Saturday, November 15, 2014

Boeing looks to deliver fewer than 10 787s in November



With November more than half over Boeing has recorded only 1 delivery of a 787 this month but more troubling is the continuous shifting of the delivery schedule to the right setting up what may be a very un-happy holiday season for the Boeing workers who would have to put in overtime to get these aircraft completed, tested and delivered.

Boeing can deliver 8 more aircraft this month but one of them, a 787-9 for Air New Zealand, hasn't had its first flight yet and is tentatively scheduled to be delivered around Nov. 24th.  It appears that this aircraft may fall into the December delivery time frame thus I see Boeing only delivering only a total of 8 787s this month.

Notably there are 4 787s for Avianca all of who are ready for delivery or are close to being ready for delivery but these deliveries are now not scheduled to start until December due to some unspecified issue.  Rumor has it that the 1st class seats are not FAA certified though I doubt that as all the customer supplied options such as seats come from the Boeing catalog which are FAA certified.

Also many of the 787s have yet to take their first customer flights and that schedule is also slipping to the right.

This can leave a large number of 787s hanging around Everett (not so much Charleston due to the low production output) as the Holidays come up.  This can serve to continue to increase Boeing's deferred production costs well past the $25.2bn mark as Boeing will have to pay a tremendous amount of over time to catch up in December.  If Boeing only delivers 8 total 787s in November, their YTD total would be 98 and 12 short of their goal of 110.  It is certainly possible for them to deliver 12 787s in one month; they demonstrated they can deliver a significant number of 787s in 1 month but it will come at a cost.

Additionally, they have undertaken very few B-1 flights for aircraft that are due to be delivered in December and there a re still a number of 787s that are at the EMC or on the 40-51 ramp that are finishing up traveled work.

All the while production continues at the 10/month pace though with continued traveled work issues.  Thus far they've rolled out 4 787s with a 5th due to roll out on Sunday night and they've started final assembly on 5 other air frames.  Clearly the backlog in increasing so much that Boeing will be sending 787s to Charleston for final delivery as the ramp space at Everett is shrinking.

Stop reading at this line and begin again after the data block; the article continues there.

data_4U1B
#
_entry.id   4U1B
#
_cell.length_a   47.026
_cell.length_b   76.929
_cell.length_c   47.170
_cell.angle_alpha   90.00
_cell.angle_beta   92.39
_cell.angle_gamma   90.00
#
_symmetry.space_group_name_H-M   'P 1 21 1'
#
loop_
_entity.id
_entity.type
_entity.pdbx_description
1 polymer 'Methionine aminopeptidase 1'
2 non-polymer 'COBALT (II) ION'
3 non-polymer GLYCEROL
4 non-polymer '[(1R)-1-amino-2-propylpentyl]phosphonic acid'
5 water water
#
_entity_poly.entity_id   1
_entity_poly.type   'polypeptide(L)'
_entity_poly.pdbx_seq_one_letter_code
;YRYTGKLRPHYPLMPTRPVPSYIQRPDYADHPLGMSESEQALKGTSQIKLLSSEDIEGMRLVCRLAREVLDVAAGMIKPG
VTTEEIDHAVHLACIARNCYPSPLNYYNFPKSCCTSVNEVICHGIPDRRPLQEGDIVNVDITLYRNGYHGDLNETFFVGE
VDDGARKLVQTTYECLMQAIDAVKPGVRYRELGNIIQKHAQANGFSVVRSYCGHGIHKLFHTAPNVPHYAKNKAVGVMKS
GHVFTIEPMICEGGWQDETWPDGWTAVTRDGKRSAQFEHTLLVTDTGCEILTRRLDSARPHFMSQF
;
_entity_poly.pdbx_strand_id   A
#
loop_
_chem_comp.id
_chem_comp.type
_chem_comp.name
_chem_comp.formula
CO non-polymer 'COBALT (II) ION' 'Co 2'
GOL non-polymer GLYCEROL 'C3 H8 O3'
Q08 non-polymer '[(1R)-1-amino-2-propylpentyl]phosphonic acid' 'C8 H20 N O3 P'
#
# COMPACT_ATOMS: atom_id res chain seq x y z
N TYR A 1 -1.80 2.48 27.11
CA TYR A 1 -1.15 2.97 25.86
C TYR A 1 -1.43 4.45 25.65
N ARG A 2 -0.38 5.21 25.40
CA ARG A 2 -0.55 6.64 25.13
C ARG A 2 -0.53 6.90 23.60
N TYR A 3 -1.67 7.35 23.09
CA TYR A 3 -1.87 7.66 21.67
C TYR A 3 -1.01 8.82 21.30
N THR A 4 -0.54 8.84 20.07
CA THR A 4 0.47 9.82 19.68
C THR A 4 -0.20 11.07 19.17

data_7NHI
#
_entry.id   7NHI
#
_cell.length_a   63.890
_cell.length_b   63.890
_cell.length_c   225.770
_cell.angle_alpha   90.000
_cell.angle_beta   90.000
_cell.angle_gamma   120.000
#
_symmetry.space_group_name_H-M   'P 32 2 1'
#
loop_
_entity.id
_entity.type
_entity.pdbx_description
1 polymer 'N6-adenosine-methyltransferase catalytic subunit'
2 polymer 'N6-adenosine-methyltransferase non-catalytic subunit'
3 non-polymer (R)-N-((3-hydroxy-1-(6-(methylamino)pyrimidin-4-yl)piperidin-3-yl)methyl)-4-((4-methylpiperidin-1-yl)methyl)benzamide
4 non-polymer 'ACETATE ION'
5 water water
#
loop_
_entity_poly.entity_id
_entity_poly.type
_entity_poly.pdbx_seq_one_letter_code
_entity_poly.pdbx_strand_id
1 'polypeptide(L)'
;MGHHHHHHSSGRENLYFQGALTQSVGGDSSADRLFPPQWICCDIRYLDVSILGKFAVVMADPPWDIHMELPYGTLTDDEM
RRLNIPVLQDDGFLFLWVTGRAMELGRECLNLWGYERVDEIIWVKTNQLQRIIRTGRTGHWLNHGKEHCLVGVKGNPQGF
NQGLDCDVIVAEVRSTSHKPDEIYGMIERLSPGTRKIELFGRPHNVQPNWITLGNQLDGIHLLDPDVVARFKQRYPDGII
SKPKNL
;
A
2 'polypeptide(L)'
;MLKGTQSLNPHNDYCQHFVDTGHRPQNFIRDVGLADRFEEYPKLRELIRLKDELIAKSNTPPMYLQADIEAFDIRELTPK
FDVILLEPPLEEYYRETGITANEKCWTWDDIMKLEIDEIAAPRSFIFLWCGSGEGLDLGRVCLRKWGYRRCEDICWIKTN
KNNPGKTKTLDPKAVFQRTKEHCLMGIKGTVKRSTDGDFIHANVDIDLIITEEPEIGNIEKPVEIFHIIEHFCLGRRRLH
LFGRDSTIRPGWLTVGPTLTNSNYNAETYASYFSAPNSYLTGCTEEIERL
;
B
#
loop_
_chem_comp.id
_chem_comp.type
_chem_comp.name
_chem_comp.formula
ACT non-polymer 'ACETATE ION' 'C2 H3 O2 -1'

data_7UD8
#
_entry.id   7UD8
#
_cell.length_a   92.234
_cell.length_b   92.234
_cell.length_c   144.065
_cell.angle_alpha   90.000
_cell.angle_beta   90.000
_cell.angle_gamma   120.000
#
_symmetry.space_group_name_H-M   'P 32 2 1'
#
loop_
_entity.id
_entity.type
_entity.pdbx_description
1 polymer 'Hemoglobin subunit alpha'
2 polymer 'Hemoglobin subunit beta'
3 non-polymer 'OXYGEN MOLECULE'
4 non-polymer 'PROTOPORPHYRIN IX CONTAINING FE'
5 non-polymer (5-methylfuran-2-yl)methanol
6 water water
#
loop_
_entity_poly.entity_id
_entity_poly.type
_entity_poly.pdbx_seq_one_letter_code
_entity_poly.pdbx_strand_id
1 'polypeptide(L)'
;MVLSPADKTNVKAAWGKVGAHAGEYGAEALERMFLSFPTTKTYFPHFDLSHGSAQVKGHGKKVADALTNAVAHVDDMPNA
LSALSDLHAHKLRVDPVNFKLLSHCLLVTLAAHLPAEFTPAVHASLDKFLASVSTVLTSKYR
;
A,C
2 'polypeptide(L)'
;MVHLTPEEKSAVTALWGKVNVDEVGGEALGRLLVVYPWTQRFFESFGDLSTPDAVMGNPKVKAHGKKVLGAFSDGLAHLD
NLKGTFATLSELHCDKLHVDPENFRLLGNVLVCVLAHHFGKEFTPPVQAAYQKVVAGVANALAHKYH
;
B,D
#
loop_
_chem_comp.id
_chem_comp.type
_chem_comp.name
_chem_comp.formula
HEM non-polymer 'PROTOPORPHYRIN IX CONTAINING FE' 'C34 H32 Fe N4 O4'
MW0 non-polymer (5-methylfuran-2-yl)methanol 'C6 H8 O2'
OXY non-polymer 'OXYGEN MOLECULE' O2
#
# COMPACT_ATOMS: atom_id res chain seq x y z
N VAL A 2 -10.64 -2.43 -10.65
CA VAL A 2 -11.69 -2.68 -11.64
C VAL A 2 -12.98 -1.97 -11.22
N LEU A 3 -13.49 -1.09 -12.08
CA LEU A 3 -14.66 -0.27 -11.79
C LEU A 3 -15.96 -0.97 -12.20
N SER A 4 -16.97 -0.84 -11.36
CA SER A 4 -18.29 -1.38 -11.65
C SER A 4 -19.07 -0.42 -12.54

It is plainly obvious that Boeing production issues on the 787 are far from over and I do think the only way for them to be resolved is to through more resources and money now before the issues continue to snowball.

We'll see for December brings but right now I  think it's safe to say that Boeing 787 deliveries for this month will be terrible at best.

787 Full Production Table

6 comments:

1coolguy1 said...

They have delivered over 200 planes and still have traveled work, which runs up costs dramatically. Given the continued traveled work, it sure seems Boeing should have been able to solve this by now. Maybe they have it reversed: Work that Charleston is shipping to Everett: Possibly they should reverse the process, so that Charleston gets the finished units from Everett. It's a huge change yet the present system is proving a failure.

Vab Andleigh said...

Flightglobal has an article talking about the current and planned reliability of 787's, with detailed info about reliability improvements to specific parts and systems at

http://www.flightglobal.com/news/articles/analysis-after-three-years-in-service-how-is-787-performing-405814/

TravelingMan said...

Yeah, I read that article. It's pretty interesting and seems to be fairly objective, though I sometimes feel that Flightglobal favors Airbus over Boeing. I could be wrong but I think their main offices are in the UK, so that could explain it. Or maybe it's just my imagination.

The part where the pilots talk about the 787 "glider" characteristics are especially interesting. I've never flown on a Dreamliner but I've imagined that it would be a lot like that, given the lighter frame.

ce said...

Four -9s in the sky:
* Air New Zealand x 2
* United x 1
* Virgin Atlantic x 1

Vab Andleigh said...

@TravelingMan

I've flown a half dozen 12-14 hour Pacific trips on the 787-8 now (Boston-Tokyo), and in my experience, you don't really "feel" the glider effect. However, the engines sure are very quiet on descent and approach so it can definitely glide.

I did do a missed approach in Tokyo/Narita in a 787 two years ago during extremely heavy downpours (we came in too low), and the surge in power as the Captain dialed up the engines only about 100 feet off the ground was amazing -- it pinned you back in the seat! And then we did dogbones over the Pacific for 45 minutes until the airport runways re-opened after the storm cleared.

On a side note, the biggest thing you really notice looking out the window is how "bendy" the wings are -- by mid-flight, the wings bend upward almost as high as the tail. The wings also absorb a lot of turbulence, making for a pretty smooth ride.

Pete Templin said...

Honestly, the 787 delivery process feels a lot like the sales process at several companies where I used to work: the sales people would spend the final 7-10 days of the month chasing down the deals they knew they could get signed, while ignoring other customers who weren't as much of a sure thing. Then they'd spend the first 10 days of the month apologizing to their other good customers for ignoring them the last 10 days, and another 10+ days working a variety of leads before getting back to crunch time. 787s seem to be the same: for the final 10-15 days of any given month, there's a rush to see which planes they can deliver, and as the calendar page turns, they go back to randomized progress across the lot.